We also measured mesothelin and fibulin-3 mRNA in PE cells, and whilst mesothelin levels were the same in all disease cohorts, fibulin-3 was expressed significantly higher in MPM. Fibulin-3 could differentiate MPM from the other PE-causing diseases with an AUC similar to what was previously reported (0.83) [9]. Combining fibulin-3 with miR-143, miR-210, and miR-200c did not improve the diagnostic efficiency of the signature. It is important to note that soluble mesothelin and fibulin-3 protein, not mRNA, have been demonstrated as PE biomarkers for MPM [810]. Therefore, measuring soluble mesothelin and fibulin-3 in PE supernatants may provide a biomarker that can be combined with the microRNA to improve the diagnostic efficiency of the signature.

Analysing PE cells for microRNA biomarkers is advantageous because high concentrations of quality RNA can be isolated, and a robust analysis performed. However, various cell populations exist within PE; thus, the microRNAs we identified may not be specific for MPM cells. However, diagnostic tests need to be simple and easy to perform and separating cell populations to obtain purely malignant cells does not fit this description. The signature we identified may also not be suitable for diagnosing all MPM subtypes as usually only epithelioid MPM cells are shed into the pleural space.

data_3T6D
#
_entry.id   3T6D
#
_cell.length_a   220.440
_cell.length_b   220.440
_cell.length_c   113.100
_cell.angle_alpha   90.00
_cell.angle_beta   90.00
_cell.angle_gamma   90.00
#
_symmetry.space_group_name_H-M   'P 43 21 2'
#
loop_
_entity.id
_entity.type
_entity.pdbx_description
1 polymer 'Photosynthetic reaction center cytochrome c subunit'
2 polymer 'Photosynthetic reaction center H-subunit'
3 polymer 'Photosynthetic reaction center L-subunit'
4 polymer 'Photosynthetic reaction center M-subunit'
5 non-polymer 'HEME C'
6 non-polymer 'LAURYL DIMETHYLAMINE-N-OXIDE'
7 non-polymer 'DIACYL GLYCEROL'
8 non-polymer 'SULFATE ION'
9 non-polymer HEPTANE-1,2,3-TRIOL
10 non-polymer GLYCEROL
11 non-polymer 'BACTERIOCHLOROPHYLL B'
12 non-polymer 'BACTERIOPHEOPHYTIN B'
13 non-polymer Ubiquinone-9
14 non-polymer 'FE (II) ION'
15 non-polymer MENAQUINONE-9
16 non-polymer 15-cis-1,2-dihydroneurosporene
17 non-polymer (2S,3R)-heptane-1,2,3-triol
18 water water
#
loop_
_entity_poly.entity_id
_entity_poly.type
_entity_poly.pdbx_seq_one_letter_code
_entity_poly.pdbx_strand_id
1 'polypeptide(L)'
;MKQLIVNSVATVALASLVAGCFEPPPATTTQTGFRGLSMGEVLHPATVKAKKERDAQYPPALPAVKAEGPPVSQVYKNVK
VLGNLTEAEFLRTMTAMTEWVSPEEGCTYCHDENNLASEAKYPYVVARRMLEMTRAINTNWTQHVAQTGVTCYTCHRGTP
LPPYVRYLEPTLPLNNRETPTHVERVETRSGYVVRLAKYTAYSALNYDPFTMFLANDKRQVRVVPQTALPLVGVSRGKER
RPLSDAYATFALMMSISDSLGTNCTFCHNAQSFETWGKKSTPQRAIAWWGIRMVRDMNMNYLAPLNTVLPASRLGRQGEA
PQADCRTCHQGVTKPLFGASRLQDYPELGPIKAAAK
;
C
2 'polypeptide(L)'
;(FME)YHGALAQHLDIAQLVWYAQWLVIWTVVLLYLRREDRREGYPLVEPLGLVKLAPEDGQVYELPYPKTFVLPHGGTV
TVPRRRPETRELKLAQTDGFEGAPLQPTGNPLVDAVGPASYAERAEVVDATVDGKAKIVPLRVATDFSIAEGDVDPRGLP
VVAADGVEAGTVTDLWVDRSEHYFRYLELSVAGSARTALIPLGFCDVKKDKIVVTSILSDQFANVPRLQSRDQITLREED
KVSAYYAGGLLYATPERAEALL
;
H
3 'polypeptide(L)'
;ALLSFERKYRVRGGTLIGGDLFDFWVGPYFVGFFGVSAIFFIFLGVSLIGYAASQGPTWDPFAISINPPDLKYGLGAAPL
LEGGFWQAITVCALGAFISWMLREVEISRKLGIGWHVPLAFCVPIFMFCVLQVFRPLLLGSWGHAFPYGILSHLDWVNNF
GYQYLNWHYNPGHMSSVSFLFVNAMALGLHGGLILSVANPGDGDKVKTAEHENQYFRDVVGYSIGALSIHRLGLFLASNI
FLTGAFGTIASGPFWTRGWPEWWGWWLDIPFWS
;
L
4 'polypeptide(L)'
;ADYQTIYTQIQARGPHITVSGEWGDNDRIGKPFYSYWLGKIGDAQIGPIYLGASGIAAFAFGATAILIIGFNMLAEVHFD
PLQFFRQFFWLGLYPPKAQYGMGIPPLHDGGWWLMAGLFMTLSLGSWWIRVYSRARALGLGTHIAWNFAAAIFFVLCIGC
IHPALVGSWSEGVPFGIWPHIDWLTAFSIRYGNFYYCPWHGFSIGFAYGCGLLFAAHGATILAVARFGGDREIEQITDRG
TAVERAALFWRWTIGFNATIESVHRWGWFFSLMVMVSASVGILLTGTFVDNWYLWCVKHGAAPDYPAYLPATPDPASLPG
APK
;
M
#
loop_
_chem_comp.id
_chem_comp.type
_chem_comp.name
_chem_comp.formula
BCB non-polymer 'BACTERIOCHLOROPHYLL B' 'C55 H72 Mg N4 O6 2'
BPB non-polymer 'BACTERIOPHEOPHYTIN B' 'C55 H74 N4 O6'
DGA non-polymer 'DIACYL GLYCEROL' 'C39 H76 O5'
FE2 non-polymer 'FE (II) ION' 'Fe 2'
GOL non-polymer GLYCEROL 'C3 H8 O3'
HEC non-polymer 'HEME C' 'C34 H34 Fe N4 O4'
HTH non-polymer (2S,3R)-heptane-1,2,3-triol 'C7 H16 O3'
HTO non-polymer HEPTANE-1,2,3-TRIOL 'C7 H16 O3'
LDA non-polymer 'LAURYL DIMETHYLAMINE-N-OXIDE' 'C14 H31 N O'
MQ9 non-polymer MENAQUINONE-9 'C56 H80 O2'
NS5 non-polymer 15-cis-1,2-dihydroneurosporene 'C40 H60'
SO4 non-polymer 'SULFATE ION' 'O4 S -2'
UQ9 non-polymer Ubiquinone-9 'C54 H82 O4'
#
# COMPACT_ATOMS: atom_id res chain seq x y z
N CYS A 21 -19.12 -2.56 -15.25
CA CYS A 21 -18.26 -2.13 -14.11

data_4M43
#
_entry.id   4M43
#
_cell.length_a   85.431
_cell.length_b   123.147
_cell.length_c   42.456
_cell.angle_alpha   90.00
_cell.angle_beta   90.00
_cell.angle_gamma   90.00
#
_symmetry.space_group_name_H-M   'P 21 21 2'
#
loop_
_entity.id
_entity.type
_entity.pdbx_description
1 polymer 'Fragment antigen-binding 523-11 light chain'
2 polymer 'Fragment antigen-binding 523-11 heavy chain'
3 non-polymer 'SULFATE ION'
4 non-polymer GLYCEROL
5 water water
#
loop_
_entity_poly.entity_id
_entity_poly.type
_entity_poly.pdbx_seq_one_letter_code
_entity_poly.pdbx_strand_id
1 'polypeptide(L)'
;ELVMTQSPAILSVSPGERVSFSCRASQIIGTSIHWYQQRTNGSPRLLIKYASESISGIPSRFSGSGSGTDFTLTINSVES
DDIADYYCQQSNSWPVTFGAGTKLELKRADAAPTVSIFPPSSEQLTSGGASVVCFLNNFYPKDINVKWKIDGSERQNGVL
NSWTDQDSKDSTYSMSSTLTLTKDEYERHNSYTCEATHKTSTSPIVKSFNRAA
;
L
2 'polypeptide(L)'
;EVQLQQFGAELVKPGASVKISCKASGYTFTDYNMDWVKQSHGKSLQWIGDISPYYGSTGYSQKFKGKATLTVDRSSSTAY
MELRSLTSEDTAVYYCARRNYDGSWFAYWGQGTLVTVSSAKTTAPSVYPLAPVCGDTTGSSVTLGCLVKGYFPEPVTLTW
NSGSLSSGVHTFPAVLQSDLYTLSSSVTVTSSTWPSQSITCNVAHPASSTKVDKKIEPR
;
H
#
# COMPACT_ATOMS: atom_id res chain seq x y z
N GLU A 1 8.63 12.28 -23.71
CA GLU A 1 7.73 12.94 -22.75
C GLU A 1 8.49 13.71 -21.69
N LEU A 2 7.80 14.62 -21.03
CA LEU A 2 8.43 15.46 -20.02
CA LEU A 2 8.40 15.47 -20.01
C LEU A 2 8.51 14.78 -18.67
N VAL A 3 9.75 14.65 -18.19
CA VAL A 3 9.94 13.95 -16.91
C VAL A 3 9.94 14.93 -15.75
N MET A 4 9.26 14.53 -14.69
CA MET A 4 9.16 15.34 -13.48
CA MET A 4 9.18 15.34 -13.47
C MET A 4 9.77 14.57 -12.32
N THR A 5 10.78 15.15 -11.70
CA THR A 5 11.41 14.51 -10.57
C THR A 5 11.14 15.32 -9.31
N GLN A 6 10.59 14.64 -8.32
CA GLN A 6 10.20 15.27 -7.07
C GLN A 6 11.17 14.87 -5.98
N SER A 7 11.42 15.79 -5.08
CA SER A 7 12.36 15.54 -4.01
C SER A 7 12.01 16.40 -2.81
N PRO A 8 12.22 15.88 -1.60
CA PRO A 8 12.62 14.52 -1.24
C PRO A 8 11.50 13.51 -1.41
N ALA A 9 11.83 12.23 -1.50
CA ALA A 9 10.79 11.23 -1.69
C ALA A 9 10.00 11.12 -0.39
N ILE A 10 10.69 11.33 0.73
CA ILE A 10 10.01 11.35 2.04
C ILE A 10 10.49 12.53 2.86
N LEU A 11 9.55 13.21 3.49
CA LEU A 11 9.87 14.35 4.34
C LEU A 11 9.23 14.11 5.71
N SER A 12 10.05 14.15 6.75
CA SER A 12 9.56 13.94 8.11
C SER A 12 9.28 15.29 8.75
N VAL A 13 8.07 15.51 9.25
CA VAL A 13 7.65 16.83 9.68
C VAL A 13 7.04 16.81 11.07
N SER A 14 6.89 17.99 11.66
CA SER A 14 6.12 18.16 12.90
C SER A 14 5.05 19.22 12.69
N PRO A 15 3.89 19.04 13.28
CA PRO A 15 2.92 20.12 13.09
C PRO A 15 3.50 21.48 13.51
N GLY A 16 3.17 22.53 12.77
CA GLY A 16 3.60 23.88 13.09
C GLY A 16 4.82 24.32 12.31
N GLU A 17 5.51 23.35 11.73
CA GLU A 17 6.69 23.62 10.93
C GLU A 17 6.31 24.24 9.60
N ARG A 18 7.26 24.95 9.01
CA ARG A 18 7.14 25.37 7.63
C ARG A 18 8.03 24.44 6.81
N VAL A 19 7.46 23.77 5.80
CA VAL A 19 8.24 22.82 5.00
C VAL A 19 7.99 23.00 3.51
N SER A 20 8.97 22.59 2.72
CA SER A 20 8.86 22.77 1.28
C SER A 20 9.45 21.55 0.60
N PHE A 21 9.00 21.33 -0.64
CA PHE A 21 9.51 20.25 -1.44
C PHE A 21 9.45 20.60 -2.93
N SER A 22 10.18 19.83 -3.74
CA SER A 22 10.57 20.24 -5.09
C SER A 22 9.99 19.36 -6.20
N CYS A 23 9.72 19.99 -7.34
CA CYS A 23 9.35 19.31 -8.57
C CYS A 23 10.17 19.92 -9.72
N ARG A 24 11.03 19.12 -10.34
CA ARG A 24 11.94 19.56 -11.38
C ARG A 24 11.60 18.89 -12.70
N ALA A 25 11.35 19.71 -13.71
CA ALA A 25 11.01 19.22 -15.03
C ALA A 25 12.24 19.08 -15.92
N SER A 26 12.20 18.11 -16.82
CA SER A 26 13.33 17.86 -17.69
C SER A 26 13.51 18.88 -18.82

In agreement with the results reported in this study, miR-143, miR-210, and miR-200c were previously shown to be aberrantly expressed in MPM tissue [2628]. These microRNAs may be biologically important in MPM as they are predicted to regulate signalling pathways (ERK5 [29], EGFR [30], Bcl-2 [31, 32], and Wnt [33]), known to play a role in this disease. Therefore, miR-143, miR-210, and miR-200c may also be novel therapeutic targets for MPM.

PE fluid is in direct contact with MPM cells and is a source of microRNA released from these cells. Therefore, we also analysed the PE supernatant microRNA profiles. These profiles appeared to be significantly different between the disease cohorts following OpenArray analysis. However, the results did not validate when the microRNAs were measured by qRT-PCR. The samples had a variety of physical characteristics including a range of viscosities that likely contributed to a reduced RNA extraction efficiency and impacted on downstream analysis. MicroRNAs have been isolated and measured in PE fluid [34, 35]; however, results between studies are highly variable, with no standardised protocol available. For better consistency within and between studies, a robust procedure needs to be developed.